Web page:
Report: America's Dynamic Workforce - August, 2006
America’s Dynamic Workforce: 2006
America’s Dynamic Workforce: 2006 presents an overview of current conditions and notable trends affecting the American labor market and economic activity. Primary emphasis is on measures of labor market performance – employment, labor force participation, unemployment, and compensation. General measures of economic performance such as gross domestic product (GDP) and productivity growth are also described as they relate to labor market conditions and trends.
Throughout this report the focus is on the data – what the numbers actually say about the American labor market – and on how individual data items fit together to present an overall portrait of the health and dynamism of the market.
The report shows that the American labor market is strong and resilient. Labor market indicators describe an economy that is creating jobs, expanding output, and rewarding work with good compensation. Since job growth began recovering in 2003 from the effects of the last recession, the economy has tallied 34 consecutive months of job gains (through June 2006, the latest data available for this report). Employment has reached new record heights.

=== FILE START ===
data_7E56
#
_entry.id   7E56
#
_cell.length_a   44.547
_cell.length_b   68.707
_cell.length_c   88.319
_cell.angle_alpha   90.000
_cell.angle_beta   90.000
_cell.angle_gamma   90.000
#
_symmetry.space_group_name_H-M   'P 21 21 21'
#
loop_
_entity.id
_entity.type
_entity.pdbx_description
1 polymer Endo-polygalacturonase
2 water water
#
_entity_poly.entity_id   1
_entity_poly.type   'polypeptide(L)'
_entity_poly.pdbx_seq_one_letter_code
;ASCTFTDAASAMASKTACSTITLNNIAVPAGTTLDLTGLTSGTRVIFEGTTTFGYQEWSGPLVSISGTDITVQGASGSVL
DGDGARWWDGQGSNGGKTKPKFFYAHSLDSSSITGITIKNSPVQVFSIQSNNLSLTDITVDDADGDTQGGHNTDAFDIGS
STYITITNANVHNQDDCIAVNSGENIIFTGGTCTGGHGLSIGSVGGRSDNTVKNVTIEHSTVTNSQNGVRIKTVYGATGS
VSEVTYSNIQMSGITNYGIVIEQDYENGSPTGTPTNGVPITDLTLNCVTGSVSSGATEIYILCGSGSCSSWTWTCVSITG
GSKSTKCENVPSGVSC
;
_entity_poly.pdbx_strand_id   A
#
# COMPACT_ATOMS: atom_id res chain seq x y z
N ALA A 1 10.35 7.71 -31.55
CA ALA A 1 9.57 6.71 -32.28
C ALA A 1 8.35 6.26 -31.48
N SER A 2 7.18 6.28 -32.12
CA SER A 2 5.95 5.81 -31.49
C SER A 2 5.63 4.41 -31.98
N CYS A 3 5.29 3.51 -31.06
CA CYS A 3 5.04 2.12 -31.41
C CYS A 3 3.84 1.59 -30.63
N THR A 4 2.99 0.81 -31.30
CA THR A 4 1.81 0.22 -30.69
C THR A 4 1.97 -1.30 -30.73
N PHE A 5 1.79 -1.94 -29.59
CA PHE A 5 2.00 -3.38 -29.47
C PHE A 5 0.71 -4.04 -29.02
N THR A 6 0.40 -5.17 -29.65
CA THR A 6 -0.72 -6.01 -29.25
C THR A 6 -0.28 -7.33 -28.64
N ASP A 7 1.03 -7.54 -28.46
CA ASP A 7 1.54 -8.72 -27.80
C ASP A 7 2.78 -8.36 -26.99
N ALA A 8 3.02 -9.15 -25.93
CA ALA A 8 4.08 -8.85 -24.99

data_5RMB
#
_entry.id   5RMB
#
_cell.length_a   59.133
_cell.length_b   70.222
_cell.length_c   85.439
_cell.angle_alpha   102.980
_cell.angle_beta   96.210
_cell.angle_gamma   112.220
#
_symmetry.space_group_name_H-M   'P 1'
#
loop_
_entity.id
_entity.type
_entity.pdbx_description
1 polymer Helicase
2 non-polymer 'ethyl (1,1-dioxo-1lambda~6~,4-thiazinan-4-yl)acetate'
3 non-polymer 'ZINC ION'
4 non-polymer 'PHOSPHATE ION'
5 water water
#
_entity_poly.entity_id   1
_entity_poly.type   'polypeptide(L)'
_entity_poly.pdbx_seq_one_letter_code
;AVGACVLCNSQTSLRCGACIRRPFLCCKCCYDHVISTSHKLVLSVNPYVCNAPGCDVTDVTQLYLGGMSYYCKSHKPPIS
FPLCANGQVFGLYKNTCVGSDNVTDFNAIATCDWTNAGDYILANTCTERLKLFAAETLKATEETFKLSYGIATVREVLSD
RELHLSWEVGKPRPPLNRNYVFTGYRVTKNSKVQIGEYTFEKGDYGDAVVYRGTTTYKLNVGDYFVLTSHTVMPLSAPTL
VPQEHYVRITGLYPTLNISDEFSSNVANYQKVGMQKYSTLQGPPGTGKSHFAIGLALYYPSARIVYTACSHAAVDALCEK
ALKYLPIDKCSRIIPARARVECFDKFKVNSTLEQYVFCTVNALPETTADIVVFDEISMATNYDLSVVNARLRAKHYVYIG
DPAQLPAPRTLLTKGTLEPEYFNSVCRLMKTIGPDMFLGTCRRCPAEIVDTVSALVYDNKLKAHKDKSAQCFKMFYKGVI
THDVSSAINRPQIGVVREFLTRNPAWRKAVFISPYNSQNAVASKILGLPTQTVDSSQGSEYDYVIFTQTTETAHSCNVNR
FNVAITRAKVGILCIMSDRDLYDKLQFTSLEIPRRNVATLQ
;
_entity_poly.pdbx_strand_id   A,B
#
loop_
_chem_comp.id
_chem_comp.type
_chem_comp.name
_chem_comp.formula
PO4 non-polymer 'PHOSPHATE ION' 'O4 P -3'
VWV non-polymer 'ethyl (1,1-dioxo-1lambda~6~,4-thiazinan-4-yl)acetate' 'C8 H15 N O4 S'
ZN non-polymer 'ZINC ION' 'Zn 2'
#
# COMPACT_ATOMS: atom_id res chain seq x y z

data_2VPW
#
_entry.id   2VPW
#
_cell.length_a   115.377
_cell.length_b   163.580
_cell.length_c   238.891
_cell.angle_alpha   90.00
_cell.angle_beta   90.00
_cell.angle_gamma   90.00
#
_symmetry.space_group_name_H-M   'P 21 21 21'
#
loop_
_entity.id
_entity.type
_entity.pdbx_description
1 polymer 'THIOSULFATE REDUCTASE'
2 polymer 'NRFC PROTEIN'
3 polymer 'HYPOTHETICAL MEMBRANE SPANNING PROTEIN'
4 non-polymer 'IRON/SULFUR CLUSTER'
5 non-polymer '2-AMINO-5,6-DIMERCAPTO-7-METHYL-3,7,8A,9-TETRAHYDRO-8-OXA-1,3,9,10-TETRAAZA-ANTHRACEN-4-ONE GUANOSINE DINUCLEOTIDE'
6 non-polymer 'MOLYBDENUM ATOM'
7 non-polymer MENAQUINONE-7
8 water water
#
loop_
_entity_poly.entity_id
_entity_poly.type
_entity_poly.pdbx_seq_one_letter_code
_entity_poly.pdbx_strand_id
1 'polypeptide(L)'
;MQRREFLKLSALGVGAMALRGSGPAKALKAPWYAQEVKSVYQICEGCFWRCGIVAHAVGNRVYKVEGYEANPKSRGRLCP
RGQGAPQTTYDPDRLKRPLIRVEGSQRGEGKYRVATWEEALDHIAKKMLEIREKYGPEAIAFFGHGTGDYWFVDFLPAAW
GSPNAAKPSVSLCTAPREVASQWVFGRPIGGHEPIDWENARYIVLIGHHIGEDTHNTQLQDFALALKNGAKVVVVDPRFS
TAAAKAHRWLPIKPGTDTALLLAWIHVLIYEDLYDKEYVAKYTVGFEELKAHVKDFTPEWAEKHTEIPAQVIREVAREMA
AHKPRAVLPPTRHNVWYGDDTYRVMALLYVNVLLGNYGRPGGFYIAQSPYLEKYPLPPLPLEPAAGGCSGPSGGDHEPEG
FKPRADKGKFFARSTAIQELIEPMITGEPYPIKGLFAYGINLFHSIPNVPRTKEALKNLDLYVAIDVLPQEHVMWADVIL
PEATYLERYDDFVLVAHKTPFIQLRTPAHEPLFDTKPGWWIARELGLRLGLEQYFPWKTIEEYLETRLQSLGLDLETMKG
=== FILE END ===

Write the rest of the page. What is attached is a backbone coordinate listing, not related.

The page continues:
The report also recognizes that even as our economy grows steadily, there are challenges. The United States and the world are experiencing a major economic transformation. Technology has accelerated the pace of change and the United States is transitioning to a knowledge-based economy.
Good jobs are being created in large numbers. In fact, the majority of employment growth over the past five years was in occupations with above-average compensation. But there is a caveat. Most of the new jobs projected for the future are expected to be filled by persons with some kind of post-secondary education. Education to gain the knowledge and skills that are in demand is the key to success in America’s dynamic labor market.
Workers who bring to the labor market the knowledge and skills that today’s competitive economy demands are finding good jobs and rising compensation.
There are six chapters:
Chapter 1 - summarizes the
current levels and trends of payroll jobs,
total employment, job openings, turnover, unemployment, and GDP. 2005
was a good year for American workers, and the first half of 2006 continued
the strong trend. In 2005, job growth resulted in 2.0 million net new
jobs, and the unemployment rate averaged 5.1 percent over the year.
The pace of job growth in the first half of 2006 suggests that we are moving
into a steady and sustainable economic path. With the unemployment
rate dropping below 5 percent in the first half of 2006, the labor market
outlook is favorable for those seeking to enter or re-enter the labor
Chapter 2 - provides a global
context for understanding the U.S. labor
market and compares the United States and other countries along common
dimensions of labor market indicators. The successful record of the United
States across a broad range of indicators and over an extended time period